2.278 Drinks moisture up and casts it forth at will,
2.323 A glance will serve to warn thee which is black, 2.324 Or what the hue of any. But hard it i 2.325 To track the signs of that pernicious cold: 2.326 Pines only, noxious yews, and ivies dark 2.327 At times reveal its traces. 2.328 All these rule 2.329 Regarding, let your land, ay, long before, 2.330 Scorch to the quick, and into trenches carve 2.331 The mighty mountains, and their upturned clod 2.332 Bare to the north wind, ere thou plant therein' "2.333 The vine's prolific kindred. Fields whose soil" '2.334 Is crumbling are the best: winds look to that,' "2.335 And bitter hoar-frosts, and the delver's toil" '2.336 Untiring, as he stirs the loosened glebe. 2.337 But those, whose vigilance no care escapes, 2.338 Search for a kindred site, where first to rear 2.339 A nursery for the trees, and eke whereto 2.340 Soon to translate them, lest the sudden shock 2.341 From their new mother the young plants estrange. 2.342 Nay, even the quarter of the sky they brand 2.343 Upon the bark, that each may be restored, 2.344 As erst it stood, here bore the southern heats, 2.345 Here turned its shoulder to the northern pole;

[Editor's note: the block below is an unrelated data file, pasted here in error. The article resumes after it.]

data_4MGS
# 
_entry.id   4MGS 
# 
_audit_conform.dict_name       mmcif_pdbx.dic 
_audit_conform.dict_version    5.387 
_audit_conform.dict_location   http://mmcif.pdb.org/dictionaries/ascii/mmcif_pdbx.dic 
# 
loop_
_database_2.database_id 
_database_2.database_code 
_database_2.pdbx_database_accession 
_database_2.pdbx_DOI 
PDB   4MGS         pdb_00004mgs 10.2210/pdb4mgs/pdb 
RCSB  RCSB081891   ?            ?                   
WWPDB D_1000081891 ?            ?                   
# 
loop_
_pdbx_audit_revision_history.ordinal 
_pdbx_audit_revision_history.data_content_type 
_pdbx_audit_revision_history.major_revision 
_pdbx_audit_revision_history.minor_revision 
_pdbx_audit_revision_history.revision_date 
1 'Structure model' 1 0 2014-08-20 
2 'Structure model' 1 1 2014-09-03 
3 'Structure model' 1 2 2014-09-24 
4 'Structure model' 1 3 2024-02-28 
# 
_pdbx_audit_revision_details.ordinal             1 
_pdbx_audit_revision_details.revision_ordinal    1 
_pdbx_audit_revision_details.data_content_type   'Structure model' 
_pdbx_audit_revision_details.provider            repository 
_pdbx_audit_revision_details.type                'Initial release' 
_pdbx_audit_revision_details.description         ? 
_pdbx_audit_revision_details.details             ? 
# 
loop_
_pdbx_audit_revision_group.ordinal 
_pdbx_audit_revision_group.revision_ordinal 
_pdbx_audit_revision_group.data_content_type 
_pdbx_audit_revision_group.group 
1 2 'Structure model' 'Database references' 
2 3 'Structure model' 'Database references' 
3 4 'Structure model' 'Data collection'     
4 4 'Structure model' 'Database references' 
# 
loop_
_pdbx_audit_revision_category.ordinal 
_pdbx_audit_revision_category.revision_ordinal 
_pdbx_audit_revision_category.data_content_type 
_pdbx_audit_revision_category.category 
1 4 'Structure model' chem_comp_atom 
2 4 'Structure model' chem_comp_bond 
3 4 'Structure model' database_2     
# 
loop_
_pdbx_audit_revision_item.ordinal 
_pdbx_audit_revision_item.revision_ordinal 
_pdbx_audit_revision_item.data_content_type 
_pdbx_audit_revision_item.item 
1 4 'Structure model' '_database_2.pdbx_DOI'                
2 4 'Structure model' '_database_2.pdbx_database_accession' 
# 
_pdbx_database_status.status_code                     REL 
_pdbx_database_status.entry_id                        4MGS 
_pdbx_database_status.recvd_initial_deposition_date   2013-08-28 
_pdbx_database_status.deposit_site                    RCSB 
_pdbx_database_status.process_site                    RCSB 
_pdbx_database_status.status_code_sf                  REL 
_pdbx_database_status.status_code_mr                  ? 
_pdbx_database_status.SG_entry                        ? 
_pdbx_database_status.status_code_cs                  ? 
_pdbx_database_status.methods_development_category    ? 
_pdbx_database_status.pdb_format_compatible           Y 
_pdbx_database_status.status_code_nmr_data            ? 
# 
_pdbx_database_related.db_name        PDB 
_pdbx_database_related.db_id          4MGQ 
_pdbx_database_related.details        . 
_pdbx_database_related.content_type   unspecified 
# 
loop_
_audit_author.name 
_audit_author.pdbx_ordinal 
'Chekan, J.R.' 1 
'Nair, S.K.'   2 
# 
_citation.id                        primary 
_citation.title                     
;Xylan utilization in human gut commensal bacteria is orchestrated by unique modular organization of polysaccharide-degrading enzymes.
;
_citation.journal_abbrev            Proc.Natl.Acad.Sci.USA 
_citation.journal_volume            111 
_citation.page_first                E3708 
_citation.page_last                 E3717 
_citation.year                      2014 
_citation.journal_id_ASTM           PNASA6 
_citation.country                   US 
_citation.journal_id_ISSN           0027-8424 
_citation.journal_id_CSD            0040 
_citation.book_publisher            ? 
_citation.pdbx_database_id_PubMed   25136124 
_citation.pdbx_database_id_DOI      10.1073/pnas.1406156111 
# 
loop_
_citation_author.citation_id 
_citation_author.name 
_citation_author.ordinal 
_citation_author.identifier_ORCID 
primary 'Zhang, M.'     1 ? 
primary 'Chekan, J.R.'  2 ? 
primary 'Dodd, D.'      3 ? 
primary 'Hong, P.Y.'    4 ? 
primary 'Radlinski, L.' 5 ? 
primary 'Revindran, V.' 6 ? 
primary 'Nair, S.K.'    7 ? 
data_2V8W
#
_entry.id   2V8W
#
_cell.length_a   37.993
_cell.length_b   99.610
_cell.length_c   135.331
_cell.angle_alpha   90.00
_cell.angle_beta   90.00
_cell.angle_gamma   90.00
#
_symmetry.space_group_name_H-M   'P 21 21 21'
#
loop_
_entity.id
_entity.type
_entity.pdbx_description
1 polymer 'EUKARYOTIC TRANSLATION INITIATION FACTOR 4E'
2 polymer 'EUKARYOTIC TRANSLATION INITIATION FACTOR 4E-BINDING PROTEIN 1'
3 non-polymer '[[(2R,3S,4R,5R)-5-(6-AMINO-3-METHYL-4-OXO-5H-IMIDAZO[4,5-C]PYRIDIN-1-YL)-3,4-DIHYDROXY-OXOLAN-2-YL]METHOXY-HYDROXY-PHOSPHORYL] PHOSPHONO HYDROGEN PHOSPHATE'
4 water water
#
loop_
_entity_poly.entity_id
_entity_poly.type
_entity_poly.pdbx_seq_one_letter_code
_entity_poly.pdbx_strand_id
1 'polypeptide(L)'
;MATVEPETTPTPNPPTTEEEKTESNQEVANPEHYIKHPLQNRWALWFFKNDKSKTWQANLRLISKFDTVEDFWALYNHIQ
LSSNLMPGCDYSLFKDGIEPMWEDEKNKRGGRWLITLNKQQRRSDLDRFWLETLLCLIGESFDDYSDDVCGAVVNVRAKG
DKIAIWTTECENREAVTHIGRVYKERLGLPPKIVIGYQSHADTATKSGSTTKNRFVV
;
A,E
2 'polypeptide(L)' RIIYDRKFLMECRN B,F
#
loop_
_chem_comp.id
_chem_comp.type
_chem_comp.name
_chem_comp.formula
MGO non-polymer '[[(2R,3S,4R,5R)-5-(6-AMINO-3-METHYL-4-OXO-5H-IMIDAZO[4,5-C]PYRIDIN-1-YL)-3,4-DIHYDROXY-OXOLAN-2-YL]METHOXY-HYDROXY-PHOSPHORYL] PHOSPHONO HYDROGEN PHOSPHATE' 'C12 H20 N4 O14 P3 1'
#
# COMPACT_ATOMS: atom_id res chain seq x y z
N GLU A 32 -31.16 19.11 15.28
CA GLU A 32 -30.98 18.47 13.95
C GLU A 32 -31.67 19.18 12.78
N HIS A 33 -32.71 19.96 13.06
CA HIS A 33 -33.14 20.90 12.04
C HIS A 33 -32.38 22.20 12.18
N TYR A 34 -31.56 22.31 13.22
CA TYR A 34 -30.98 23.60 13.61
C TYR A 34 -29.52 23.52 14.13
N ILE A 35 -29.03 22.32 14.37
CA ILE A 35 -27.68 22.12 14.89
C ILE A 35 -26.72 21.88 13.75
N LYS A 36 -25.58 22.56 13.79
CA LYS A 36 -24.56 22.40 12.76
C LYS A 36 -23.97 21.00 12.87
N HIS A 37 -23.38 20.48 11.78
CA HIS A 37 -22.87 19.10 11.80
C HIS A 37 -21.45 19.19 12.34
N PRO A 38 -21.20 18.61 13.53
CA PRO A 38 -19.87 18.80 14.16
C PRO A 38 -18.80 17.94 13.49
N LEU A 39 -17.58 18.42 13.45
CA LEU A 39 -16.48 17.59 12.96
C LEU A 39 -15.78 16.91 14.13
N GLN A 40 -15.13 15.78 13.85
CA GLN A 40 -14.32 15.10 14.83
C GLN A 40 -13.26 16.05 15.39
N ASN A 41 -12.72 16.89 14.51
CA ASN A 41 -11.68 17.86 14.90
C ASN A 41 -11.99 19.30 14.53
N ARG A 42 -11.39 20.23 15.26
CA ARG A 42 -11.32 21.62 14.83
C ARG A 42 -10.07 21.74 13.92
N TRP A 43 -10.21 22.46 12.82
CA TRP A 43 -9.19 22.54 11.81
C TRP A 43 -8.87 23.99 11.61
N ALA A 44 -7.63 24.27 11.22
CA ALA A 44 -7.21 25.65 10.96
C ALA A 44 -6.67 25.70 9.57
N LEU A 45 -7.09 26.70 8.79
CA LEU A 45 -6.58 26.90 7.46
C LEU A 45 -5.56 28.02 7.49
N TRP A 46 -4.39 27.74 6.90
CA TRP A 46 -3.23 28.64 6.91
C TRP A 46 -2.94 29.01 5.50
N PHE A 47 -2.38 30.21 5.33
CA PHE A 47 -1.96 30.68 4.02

2.370 The tree that props it, aesculus in chief,' "
2.386 A spark hath fallen, that, 'neath the unctuous rind" 2.394 Down on the forest, and a driving wind
2.438 Take heed to hide them, and dig in withal 2.439 Rough shells or porous stone, for therebetween